Another quick snap; this is the first print on the new paper.

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Just a quick shot of the night’s work drying. More and better images to come. And better images they are. Here we see the soaking (in water just off the boil, ended up a whole 6 hours soaking) paper/cotton shreds just before blending.

 

Texture of a freshly laid sheet. In the end, I did not soak the wood dust before adding it to the pulp. Testing showed soaking drew out the pigment from the wood (bad) while softening the harder wood particles (ultimately irrelevant to this project). I shook it into pulp while stirring, much like powdered garlic into a sauce.

 

The material you saw here, plus the wood dust you saw here, turned into these. The darker sheet, rightmost, was poured out to be twice as thick as the others.

Next project is to print on these sheets.

Papermaking is one of the useful arts insofar as I can use up all those offcuts that have been piling up over the past few, um, years. Nice paper is too expensive to throw away, athough I sometimes will put some in the recycling bin as my way of improving the overall quality of paper in the industrial workpath. Small steps, people.

Here we see the “before” stack. The cloth on the left is an old cotton thing; definitely a rag by now.
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…and here we see the results of the first shredding. I will further shred these before they go into the blender.

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Here is an 1-hour old test soak of some paper, some cotton, and some of the wood dust. The main goal here is to observe the changes in the wood dust; the paper and cotton will swell up some, but their physical characteristics won’t really change. That should come with the fine shredding and soaking process.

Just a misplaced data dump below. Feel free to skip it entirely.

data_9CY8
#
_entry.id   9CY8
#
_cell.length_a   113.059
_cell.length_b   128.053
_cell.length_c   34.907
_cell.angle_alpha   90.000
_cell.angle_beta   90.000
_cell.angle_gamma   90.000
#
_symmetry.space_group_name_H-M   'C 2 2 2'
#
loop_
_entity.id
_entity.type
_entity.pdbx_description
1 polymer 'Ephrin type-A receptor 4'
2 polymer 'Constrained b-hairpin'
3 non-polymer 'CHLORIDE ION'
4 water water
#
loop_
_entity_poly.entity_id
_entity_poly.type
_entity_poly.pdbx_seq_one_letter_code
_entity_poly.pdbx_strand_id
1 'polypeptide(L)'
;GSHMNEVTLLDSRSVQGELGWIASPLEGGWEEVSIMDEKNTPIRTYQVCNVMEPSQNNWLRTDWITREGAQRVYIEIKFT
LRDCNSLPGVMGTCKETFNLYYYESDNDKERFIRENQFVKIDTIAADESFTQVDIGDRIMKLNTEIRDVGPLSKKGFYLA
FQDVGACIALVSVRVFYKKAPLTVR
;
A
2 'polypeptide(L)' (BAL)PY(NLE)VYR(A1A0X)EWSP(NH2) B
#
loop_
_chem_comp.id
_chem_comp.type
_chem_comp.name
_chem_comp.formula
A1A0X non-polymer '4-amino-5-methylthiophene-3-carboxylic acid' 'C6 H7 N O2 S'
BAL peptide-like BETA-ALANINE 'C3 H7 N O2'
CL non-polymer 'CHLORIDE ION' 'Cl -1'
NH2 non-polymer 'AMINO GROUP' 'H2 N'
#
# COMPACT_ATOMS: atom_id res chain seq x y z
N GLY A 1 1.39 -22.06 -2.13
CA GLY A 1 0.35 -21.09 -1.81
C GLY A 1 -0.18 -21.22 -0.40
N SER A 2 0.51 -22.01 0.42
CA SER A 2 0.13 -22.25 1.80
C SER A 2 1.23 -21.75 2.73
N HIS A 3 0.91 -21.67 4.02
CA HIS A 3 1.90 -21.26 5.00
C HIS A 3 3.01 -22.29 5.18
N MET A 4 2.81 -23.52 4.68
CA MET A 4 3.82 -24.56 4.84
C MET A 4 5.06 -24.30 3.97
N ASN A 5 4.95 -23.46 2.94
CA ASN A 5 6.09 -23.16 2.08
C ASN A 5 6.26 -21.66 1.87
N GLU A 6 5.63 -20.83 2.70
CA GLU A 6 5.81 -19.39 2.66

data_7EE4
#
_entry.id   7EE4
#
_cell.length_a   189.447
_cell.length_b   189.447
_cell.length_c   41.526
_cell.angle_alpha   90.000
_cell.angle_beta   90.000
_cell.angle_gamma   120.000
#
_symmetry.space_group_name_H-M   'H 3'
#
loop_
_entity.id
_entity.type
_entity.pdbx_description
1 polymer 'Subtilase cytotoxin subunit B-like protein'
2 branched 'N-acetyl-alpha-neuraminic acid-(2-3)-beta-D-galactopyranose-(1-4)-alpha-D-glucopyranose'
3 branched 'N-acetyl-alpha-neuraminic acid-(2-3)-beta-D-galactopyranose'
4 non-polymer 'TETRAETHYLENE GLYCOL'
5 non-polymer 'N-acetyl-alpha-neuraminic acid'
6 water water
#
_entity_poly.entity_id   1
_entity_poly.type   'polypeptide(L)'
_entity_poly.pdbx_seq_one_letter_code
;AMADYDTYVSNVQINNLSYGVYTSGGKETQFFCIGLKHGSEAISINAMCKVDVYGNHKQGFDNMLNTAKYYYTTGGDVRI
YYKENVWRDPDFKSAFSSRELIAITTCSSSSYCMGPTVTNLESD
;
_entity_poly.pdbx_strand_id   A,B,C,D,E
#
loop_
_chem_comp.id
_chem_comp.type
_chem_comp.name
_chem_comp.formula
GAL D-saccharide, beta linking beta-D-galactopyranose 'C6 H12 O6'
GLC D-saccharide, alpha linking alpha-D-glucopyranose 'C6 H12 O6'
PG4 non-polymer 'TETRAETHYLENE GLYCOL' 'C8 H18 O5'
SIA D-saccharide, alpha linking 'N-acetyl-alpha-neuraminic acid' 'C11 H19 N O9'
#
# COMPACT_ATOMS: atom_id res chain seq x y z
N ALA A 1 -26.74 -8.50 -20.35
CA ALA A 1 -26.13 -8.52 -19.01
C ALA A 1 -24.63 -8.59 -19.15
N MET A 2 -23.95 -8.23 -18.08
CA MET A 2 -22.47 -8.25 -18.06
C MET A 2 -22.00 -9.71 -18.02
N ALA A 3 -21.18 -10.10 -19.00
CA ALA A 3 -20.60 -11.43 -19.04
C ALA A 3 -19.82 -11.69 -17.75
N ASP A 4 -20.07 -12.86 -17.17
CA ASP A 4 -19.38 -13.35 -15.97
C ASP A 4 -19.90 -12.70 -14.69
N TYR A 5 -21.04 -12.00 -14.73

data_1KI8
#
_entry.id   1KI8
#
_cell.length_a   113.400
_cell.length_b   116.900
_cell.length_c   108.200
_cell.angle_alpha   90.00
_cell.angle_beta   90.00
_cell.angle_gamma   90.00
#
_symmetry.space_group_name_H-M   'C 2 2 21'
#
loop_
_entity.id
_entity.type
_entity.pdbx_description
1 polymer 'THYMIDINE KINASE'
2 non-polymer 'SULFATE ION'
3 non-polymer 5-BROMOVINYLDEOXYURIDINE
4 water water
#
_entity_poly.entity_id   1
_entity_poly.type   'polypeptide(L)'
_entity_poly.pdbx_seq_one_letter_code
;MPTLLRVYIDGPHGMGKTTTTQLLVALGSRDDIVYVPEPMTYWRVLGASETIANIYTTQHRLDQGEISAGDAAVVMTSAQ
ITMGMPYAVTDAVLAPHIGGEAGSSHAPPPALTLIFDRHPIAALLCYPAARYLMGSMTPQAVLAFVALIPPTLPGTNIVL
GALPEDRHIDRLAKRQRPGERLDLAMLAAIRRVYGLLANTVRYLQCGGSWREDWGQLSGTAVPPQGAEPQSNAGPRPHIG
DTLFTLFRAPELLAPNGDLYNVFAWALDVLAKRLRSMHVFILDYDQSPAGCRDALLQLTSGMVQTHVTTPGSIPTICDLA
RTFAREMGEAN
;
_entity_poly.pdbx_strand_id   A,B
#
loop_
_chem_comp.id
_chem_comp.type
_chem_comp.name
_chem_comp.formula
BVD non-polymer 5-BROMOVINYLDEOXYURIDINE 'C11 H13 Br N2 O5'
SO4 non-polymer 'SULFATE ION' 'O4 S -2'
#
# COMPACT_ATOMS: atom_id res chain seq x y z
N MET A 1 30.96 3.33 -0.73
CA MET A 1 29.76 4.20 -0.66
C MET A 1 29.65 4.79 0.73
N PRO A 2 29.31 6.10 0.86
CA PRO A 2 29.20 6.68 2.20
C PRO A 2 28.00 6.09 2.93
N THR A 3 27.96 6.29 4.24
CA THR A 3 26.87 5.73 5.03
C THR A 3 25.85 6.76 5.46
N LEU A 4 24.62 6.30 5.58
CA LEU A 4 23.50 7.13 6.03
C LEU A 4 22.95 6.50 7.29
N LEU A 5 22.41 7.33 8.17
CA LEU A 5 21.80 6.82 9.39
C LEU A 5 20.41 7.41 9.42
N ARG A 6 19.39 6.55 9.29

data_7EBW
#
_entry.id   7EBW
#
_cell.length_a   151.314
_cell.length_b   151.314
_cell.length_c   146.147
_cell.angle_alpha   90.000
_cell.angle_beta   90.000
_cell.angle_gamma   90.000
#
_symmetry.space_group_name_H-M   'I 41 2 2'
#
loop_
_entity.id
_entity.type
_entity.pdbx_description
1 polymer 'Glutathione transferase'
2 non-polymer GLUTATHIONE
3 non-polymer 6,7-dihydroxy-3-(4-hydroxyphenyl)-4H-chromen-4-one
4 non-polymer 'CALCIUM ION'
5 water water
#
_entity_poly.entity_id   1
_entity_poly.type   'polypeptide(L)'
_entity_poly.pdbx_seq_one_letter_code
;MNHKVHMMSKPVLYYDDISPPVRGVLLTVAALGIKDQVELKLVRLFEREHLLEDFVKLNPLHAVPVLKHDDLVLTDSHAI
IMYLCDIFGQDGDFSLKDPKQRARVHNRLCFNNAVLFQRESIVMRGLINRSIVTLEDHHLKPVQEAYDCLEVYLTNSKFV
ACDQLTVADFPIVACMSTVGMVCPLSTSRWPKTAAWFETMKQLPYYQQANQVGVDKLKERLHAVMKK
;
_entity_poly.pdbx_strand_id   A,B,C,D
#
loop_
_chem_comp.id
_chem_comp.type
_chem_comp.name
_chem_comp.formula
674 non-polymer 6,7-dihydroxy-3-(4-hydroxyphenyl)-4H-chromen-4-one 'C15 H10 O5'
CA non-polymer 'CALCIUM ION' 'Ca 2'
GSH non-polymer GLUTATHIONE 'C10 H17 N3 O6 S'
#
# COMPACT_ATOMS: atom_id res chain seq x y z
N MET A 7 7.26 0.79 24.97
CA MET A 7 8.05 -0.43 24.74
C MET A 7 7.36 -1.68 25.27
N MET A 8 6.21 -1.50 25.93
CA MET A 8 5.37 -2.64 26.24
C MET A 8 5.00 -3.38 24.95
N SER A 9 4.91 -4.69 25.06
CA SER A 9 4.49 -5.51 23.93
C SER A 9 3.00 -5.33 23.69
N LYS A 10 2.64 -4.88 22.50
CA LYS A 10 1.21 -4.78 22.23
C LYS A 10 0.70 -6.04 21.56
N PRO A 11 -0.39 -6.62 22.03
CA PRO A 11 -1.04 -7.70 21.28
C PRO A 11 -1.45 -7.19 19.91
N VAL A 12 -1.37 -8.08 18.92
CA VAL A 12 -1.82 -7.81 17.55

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A woodworker friend of mine, and his lovely girlfriend, had the fantastic idea of giving me sawdust from strongly colored woods to use as pigment for handmade paper. Perhaps he’ll forgive me for forgetting the names of these woods.

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Bereft of equipment, I procured embroidery hoops from Freecycle and found some leftover screening in the house.

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Staples were my first choice…

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…but after realizing these were not made of stainless steel, I decided to use a heavily waxed linen thread to secure the screening to the frame.

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So far, so good. The below is the result of about three hours of trimming and sewing.

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In my next post, I’ll examine the paper scraps and worn cotton cloth that will comprise the pulp.